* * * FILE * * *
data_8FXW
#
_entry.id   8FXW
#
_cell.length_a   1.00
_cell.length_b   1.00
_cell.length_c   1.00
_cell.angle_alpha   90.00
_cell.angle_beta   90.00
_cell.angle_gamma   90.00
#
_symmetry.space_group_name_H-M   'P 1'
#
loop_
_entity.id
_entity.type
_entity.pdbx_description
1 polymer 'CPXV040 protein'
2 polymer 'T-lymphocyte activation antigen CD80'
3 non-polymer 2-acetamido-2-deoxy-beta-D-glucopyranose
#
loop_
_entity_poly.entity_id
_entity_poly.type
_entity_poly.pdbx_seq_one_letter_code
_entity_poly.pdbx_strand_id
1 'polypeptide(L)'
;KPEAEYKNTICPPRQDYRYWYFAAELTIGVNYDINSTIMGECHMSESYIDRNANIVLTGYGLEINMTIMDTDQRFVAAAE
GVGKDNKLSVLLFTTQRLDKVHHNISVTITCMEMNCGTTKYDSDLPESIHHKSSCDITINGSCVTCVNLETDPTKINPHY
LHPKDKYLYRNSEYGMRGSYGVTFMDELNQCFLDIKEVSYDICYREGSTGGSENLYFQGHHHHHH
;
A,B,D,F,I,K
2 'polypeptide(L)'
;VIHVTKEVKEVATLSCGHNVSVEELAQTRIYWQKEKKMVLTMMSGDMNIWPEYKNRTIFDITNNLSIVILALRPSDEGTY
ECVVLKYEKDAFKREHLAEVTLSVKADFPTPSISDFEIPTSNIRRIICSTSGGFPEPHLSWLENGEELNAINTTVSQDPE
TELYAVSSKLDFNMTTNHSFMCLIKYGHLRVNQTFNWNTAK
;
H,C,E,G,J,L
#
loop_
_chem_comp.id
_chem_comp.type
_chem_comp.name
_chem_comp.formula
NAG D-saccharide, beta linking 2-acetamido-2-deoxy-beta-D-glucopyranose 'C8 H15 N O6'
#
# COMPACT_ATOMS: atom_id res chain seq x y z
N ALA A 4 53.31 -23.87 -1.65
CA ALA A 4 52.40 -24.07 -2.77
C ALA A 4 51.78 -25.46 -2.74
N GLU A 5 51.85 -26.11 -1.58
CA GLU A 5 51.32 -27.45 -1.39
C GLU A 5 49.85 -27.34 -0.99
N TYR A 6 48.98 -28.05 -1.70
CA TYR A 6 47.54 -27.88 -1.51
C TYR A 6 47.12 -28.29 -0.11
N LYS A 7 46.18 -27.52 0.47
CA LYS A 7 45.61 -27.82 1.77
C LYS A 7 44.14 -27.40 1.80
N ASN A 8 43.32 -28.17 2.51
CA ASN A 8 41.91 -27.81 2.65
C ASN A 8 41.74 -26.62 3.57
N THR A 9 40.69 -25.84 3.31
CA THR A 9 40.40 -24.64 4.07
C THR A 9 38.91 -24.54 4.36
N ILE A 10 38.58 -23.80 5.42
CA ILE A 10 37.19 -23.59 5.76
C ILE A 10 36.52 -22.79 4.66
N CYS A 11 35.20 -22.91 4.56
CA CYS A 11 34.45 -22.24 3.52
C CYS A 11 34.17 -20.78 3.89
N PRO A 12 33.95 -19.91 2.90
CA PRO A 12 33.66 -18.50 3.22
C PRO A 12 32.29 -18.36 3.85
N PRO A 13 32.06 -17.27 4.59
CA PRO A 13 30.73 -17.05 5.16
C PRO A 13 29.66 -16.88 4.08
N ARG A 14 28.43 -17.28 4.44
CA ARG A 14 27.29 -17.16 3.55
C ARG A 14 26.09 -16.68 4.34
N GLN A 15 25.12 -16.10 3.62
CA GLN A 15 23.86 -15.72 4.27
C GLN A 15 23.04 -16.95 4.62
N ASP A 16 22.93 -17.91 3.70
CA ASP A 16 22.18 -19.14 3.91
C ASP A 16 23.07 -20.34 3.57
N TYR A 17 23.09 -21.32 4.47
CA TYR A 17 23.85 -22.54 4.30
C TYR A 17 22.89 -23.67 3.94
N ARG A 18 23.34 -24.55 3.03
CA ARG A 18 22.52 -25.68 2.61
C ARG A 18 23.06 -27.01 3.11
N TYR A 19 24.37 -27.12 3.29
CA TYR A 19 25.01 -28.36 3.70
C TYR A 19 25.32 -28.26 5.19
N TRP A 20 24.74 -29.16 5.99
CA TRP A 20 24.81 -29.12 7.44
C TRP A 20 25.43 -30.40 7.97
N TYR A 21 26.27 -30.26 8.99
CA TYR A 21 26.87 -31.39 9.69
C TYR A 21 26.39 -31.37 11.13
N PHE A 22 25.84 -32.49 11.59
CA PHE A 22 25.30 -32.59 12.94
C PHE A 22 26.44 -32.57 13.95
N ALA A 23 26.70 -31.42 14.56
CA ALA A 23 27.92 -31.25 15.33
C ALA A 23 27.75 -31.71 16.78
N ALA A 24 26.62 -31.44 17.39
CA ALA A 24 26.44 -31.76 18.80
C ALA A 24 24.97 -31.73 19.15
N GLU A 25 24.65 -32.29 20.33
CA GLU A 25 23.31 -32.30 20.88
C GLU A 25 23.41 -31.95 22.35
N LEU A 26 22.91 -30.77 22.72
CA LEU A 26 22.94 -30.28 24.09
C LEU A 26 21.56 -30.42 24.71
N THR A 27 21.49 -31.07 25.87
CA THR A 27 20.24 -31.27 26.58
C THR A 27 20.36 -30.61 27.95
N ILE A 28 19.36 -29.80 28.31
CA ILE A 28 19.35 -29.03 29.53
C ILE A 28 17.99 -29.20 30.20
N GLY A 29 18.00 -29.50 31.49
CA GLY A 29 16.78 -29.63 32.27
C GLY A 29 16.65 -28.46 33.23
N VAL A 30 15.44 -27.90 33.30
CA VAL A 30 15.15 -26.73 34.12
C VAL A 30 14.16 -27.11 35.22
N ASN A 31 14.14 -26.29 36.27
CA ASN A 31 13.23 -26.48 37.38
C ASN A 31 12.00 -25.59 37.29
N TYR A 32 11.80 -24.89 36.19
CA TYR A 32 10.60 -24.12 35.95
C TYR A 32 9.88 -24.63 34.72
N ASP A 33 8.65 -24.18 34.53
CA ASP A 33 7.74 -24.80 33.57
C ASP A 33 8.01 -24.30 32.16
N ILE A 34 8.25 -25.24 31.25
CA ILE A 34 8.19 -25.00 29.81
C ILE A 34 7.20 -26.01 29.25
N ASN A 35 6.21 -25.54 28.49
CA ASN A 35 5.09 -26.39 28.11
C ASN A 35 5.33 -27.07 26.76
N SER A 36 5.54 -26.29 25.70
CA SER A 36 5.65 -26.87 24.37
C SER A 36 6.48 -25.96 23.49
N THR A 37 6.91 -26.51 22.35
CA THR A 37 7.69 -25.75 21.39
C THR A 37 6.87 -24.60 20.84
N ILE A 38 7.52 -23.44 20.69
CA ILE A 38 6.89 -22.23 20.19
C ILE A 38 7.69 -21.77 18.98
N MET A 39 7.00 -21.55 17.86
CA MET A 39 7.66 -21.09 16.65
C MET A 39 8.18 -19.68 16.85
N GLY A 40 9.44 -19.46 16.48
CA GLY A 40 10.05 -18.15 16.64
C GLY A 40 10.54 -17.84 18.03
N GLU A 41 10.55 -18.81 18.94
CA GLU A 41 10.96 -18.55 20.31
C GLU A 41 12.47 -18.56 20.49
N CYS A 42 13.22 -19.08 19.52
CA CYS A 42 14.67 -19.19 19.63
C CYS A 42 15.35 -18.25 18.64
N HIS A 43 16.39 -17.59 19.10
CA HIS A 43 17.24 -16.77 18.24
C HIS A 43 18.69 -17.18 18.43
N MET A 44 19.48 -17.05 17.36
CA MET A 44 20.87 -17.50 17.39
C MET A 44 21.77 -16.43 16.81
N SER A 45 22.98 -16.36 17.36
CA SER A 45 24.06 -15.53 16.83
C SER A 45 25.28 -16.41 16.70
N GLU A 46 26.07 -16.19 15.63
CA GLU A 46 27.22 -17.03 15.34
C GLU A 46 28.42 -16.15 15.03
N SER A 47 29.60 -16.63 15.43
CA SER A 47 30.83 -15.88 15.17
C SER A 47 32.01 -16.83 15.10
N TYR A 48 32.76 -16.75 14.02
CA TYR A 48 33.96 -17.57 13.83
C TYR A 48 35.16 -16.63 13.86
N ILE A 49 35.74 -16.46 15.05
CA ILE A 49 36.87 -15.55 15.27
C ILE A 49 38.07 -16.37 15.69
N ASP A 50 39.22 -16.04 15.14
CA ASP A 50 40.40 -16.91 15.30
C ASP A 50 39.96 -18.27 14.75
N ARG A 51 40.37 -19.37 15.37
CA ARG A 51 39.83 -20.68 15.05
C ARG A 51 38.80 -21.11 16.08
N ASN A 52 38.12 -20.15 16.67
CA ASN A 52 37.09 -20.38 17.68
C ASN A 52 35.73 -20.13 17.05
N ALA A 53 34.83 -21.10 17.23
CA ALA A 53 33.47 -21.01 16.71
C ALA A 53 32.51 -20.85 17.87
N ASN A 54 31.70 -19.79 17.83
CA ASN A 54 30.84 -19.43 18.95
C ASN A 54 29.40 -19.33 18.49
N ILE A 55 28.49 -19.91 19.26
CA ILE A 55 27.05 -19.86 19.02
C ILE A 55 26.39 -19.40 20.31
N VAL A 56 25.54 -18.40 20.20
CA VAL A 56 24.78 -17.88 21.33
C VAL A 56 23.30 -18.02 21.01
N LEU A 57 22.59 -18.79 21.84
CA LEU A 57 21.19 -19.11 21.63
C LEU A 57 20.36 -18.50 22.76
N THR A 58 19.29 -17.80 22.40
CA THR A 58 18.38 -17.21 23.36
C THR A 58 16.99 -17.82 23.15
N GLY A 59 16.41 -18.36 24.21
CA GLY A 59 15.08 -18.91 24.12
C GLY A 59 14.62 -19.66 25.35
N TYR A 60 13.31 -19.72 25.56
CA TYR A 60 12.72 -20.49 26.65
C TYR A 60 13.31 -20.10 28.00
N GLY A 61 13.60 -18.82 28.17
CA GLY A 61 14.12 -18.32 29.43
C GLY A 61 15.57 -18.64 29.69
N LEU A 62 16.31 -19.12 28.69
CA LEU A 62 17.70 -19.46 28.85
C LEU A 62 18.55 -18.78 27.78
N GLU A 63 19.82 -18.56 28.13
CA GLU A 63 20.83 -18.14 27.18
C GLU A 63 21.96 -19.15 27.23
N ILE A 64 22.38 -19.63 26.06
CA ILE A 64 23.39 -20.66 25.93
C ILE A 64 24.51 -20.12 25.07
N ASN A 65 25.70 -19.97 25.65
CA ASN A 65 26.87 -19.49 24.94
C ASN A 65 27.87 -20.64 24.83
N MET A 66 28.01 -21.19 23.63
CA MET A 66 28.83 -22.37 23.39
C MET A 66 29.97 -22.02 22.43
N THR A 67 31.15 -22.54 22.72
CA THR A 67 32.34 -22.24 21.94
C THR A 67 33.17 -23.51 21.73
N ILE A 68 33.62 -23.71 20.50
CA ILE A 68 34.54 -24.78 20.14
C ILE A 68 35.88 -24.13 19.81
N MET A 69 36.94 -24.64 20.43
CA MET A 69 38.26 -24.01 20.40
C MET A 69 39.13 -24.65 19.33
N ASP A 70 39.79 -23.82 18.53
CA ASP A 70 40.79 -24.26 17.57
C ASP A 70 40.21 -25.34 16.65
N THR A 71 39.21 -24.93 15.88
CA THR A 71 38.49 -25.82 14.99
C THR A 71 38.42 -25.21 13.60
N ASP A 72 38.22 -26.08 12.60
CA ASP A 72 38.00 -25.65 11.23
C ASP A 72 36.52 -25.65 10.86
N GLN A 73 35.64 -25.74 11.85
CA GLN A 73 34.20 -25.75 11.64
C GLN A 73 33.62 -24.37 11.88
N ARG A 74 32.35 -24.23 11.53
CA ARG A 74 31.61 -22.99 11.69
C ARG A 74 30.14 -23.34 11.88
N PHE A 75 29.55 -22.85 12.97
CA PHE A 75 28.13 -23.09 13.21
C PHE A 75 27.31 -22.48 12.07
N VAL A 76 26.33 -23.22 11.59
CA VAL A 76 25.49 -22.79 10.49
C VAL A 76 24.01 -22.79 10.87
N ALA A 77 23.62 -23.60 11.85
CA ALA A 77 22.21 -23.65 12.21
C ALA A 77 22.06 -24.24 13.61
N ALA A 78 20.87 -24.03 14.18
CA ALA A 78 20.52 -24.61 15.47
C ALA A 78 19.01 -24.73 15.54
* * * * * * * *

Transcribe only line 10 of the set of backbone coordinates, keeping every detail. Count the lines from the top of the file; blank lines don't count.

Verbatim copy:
_cell.angle_gamma   90.00